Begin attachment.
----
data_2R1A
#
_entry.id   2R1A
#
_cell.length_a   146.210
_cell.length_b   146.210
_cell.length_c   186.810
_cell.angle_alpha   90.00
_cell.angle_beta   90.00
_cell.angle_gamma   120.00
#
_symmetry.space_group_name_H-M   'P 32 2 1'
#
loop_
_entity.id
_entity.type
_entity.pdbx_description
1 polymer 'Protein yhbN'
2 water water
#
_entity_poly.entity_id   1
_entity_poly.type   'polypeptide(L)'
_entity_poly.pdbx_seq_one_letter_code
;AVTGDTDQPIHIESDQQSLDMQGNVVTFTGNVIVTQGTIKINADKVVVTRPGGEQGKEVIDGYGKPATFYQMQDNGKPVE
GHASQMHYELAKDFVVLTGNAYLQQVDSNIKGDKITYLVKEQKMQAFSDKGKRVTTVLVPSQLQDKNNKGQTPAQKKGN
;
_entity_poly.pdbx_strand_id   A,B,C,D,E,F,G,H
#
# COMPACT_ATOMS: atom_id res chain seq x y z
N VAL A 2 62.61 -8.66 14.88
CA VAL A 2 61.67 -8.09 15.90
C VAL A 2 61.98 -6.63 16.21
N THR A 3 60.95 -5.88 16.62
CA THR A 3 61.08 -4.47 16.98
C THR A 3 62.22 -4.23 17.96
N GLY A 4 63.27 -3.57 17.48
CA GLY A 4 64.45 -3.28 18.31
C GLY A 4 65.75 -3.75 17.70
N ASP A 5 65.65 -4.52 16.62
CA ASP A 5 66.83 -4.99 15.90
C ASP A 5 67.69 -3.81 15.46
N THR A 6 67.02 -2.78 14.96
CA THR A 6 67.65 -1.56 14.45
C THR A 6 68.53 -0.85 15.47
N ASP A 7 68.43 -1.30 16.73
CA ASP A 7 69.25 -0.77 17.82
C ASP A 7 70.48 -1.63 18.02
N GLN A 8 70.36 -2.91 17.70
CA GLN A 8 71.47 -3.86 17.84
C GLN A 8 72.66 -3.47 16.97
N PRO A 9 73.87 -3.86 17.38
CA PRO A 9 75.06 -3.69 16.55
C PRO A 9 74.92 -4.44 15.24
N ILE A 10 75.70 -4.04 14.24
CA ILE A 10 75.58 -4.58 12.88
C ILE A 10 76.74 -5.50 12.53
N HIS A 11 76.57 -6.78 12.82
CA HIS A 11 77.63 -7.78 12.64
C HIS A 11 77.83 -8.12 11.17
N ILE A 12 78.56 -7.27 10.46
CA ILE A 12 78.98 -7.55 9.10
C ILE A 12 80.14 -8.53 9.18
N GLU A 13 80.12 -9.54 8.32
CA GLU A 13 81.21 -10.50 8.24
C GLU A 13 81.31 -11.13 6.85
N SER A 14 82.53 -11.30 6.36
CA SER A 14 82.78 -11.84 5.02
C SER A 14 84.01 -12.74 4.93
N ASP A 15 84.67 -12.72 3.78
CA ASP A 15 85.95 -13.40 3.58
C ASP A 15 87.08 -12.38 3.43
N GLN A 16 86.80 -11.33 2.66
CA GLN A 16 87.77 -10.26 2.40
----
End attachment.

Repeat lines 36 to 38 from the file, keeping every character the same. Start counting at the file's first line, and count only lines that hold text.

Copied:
N GLY A 4 63.27 -3.57 17.48
CA GLY A 4 64.45 -3.28 18.31
C GLY A 4 65.75 -3.75 17.70